Henry McIntosh explores the creation of one of the UK’s hottest new spirits, Crazy Gin, during an interview with the brand’s founder – Bruce Nagra.
When I met Crazy Gin’s Founder, Bruce Nagra, his enthusiasm for his product was readily evident. Unlike so many budding luxury start-ups I meet, however, it’s not misplaced.
The gin industry is remarkably saturated and for every exceptional brand that makes it, there are plenty more that will never see the light of day. Crazy Gin can already can already count itself in the former group but it would be amiss to label it as just another gin brand. Indeed, Nagra never set out to make a gin, the spirit simply represented the most sympathetic spirit with which to fulfil his ambition of creating a fusion drink.
What Crazy Gin did set out to do, was represent the journey of a British Indian and Nagra’s own upbringing in which the two cultures collided and complemented each other.
Now, he has managed to bottle the synergies between Britain and India by creating a gin which takes the iconic lassi – plus other core Punjabi ingredients – and seamlessly blends it into a highly sophisticated British gin.
With an exceptional taste, an intriguing story and a Founder blessed with charisma and charm, Crazy Gin is set to break the mould. In this interview, Nagra explains what makes Crazy Gin unique, how people have taken to the concept and the impetus and difficulties behind creating a new drinks brand in a niche that’s already full to the brim.
LM: With no background in the industry, why start a drinks brand?
BN: Initially, we thought about doing food but then we thought let’s be more creative than that. Sitting in our front lounge three years ago we were thinking of chefs who have done fusion food and wondered if anyone had attempted a similar thing in a drinks brand.
That’s when my wife and I thought that it would be cool to combine our upbringing and culture in a drinks brand, which is basically a journey through British India. Growing up we saw cultures working in unison, my parents would cook things like spiced beans before they were ever a trendy and popular dish and even spam curry, it sounds bizarre but it worked. Why couldn’t fusing British and Indian culture into a drink work too?
LM: So how does Indian culture impact on Crazy Gin?
BN: We thought to ourselves, what’s the most iconic drink for us? And with us being North Indian Punjabis it’s a lassi.
But it’s not just about our story, we want to chart a journey and that doesn’t just refer to my journey but the journey of an eclectic range of people.
So a lassi is a yoghurt drink, which both my grandparents drank. In fact, my grandfather is still alive, he’s 96 and still farms, so when it comes to lassi it goes back so far and we felt that’s our story right there.
So we take the iconic lassi and then we thought how do we tie this back to food? Let’s think about the core ingredients. So in Punjabi cooking, the base ingredients are often black pepper, turmeric and coriander. So we wanted to utilise these alongside the yoghurt and that just left the question of what alcohol do we use?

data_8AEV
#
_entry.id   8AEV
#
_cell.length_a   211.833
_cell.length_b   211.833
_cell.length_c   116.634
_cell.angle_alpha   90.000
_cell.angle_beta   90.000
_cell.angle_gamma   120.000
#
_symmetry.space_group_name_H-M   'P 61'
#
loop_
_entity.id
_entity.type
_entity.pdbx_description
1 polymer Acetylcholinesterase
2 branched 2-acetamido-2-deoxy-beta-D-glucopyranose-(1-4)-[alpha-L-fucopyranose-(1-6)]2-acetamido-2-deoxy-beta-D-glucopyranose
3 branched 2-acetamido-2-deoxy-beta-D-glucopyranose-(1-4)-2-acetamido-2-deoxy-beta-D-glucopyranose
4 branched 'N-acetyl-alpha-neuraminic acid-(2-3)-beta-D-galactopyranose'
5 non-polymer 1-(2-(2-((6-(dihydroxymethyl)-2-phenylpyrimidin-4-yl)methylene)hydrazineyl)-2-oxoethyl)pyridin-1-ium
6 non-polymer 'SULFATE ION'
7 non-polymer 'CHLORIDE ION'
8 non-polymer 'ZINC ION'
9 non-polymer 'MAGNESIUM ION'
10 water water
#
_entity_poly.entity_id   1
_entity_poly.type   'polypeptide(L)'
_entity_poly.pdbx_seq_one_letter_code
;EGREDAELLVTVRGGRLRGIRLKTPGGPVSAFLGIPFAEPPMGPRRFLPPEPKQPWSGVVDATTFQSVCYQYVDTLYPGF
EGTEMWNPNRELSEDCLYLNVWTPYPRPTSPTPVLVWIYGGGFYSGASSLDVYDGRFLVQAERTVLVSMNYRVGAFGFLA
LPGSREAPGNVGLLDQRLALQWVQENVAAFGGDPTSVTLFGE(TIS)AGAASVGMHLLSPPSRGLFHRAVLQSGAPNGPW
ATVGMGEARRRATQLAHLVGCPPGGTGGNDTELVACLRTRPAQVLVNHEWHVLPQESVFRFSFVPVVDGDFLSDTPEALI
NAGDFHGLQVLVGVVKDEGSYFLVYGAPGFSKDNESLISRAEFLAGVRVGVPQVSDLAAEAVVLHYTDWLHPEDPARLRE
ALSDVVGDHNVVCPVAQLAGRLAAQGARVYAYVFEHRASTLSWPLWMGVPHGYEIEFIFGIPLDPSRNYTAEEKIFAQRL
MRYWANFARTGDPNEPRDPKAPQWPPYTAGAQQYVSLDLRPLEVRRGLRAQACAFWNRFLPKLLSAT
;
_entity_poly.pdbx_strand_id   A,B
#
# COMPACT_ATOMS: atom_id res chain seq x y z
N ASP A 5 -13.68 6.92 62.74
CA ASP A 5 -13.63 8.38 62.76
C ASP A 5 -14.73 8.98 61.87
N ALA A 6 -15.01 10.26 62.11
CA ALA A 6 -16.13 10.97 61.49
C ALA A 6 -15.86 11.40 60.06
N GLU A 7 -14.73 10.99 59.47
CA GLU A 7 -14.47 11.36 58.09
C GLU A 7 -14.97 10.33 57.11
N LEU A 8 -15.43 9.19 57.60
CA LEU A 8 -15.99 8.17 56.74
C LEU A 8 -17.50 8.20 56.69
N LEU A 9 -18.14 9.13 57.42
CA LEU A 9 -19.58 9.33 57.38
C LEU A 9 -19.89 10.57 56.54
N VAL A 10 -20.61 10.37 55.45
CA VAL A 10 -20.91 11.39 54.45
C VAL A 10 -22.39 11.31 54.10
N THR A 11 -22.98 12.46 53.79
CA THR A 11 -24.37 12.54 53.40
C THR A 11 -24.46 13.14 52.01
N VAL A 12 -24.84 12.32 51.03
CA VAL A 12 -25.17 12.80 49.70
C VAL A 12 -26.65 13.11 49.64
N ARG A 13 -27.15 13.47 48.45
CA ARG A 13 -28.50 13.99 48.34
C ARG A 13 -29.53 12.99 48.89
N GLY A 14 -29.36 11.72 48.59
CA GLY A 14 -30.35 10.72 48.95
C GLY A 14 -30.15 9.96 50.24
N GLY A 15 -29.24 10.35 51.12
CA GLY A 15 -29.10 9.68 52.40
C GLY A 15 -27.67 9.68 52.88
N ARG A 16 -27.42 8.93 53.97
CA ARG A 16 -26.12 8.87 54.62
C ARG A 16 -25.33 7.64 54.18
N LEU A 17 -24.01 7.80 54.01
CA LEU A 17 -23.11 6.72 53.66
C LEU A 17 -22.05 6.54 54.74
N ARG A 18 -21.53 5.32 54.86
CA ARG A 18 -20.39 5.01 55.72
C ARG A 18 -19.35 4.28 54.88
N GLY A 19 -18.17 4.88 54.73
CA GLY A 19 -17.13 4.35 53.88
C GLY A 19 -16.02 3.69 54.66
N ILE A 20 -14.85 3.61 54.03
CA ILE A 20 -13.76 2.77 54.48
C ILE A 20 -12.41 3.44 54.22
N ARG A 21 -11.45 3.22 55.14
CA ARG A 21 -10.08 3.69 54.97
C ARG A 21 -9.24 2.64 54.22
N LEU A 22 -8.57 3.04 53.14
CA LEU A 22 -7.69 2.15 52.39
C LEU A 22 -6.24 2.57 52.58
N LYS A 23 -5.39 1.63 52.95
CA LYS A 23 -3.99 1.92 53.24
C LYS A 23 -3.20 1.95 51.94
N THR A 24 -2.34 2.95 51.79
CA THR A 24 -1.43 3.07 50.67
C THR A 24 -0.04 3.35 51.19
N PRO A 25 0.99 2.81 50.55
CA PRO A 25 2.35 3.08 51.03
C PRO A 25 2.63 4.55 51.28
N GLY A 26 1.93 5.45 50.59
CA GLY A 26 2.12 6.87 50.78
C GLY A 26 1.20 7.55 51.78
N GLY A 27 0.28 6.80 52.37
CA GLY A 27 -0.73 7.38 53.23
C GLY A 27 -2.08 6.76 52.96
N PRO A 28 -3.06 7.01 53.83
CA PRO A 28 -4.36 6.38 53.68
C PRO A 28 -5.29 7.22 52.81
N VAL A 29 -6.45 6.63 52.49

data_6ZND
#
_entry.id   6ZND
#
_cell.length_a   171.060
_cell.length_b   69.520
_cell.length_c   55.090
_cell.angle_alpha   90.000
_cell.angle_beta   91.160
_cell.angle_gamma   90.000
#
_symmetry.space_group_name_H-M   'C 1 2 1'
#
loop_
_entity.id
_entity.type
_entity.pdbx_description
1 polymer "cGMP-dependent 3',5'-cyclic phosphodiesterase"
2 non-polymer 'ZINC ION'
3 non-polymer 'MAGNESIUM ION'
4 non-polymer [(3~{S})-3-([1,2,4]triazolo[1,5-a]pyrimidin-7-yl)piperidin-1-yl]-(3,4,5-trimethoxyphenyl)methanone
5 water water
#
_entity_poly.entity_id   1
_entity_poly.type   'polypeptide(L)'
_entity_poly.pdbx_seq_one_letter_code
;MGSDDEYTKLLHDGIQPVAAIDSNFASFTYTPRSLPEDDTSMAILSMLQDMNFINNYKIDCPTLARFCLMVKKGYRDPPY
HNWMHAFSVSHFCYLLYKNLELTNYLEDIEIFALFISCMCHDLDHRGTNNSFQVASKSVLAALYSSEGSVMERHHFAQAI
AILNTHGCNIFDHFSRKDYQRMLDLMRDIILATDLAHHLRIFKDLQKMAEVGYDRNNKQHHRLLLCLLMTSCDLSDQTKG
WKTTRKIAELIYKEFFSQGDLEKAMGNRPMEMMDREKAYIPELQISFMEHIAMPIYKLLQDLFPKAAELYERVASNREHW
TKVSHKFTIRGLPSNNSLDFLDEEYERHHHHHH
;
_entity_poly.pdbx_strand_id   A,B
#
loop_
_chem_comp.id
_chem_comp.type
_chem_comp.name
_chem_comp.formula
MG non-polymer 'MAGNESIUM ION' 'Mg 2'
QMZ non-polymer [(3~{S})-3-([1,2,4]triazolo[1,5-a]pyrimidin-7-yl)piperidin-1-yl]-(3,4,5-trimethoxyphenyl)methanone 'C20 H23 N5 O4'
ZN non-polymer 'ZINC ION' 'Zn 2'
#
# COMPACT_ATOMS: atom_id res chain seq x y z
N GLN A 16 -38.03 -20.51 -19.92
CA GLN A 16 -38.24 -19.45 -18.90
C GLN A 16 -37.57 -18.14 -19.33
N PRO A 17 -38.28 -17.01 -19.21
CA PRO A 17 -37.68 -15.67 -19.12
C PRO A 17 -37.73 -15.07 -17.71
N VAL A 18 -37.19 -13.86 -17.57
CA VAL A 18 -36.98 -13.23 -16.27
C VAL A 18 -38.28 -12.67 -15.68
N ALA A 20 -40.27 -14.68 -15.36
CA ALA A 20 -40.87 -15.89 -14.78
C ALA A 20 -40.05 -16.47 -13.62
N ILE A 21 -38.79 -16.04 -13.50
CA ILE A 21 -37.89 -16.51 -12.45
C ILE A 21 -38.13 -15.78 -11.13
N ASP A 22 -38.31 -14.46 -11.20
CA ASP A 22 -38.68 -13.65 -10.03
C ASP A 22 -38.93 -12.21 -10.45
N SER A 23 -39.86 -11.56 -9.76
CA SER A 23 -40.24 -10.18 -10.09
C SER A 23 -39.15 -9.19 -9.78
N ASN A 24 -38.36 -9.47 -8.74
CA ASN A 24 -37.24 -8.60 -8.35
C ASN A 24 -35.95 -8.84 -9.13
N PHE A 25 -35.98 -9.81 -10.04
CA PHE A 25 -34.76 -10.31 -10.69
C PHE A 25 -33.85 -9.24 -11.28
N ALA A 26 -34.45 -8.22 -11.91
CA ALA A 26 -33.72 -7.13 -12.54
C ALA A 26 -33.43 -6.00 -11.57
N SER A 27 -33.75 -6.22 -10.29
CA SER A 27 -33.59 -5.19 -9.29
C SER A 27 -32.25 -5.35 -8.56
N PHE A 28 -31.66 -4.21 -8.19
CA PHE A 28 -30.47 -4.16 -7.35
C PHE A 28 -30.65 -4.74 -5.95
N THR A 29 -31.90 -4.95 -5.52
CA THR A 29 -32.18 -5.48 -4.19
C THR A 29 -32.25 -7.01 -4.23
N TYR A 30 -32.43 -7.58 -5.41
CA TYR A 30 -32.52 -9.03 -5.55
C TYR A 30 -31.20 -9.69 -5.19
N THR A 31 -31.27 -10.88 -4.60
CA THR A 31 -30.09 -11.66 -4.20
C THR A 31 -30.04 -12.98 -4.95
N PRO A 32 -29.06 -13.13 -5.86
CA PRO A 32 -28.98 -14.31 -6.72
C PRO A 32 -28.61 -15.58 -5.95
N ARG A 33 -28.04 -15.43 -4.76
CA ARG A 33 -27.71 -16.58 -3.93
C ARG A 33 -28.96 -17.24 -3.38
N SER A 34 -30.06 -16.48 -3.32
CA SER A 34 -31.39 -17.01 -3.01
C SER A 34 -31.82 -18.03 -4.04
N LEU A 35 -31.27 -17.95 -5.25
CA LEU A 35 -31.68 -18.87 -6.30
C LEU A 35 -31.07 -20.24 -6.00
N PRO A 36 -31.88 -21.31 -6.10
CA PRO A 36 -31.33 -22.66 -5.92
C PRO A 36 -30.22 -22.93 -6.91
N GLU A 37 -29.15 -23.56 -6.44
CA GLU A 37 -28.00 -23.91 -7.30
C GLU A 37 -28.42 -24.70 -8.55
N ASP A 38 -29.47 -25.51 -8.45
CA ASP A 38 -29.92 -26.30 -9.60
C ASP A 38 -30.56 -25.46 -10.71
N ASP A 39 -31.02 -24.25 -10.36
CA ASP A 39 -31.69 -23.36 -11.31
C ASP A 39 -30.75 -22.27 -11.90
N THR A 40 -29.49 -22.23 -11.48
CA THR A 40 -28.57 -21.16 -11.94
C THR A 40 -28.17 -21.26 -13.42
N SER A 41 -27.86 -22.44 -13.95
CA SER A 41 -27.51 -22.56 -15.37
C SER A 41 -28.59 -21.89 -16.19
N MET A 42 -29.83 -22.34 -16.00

LM: I guess the choice of gin represents British culture?
BN: Interestingly we never set out to make a gin, it just turned out to be the best fit with our overriding aim of creating a drink that could complement and enhance our use of flavours.
First of all, we went back to my dad’s generation and most of them would drink whisky. A few years ago tampering with whisky was a big no-no but things are starting to change, people are flavouring whisky but the issue for us was the investment- whisky takes too long to mature. Also, whisky is a strong taste and we felt the delicate flavours, like yoghurt, would get overpowered by it.
So we thought you’ve got gin. You can track gin and tonics back to India during the British Empire. We liked the history with gin and, more importantly, the fact you can spice it and make it sweet. You’ve got room to manoeuvre with gin, so we felt it was the best spirit for the job.
It’s funny, most people expect you to start with a spirit and build a concept around it, we’ve done it the other way.
LM: The industry is pretty saturated, how else does Crazy Gin stand out?
BN: We wanted a drink that would work with or without food, so we contacted Professor Charles Spence, who specialises in the psychology of food. He advises Heston Blumenthal and he really inspired me when I was embarking on this journey.
Charles spoke to us about Computational Gastronomy and a research paper that collated a number of recipes from different cuisines and analysed the ingredients. When they broke it down, in most cuisines flavours complement each other because there are intrinsic similarities between ingredients.
But with Indian food the opposite is true and contrasting flavours create compelling tastes. Two things that wouldn’t normally work together will work and this collision creates immense depth.
I thought ‘well hold on, you can take food, put it into a yoghurt drink and make an alcohol’. It’s not things that people tend to think to put together. So perhaps it’s that depth of flavour and collision of ingredients that makes us stand out!
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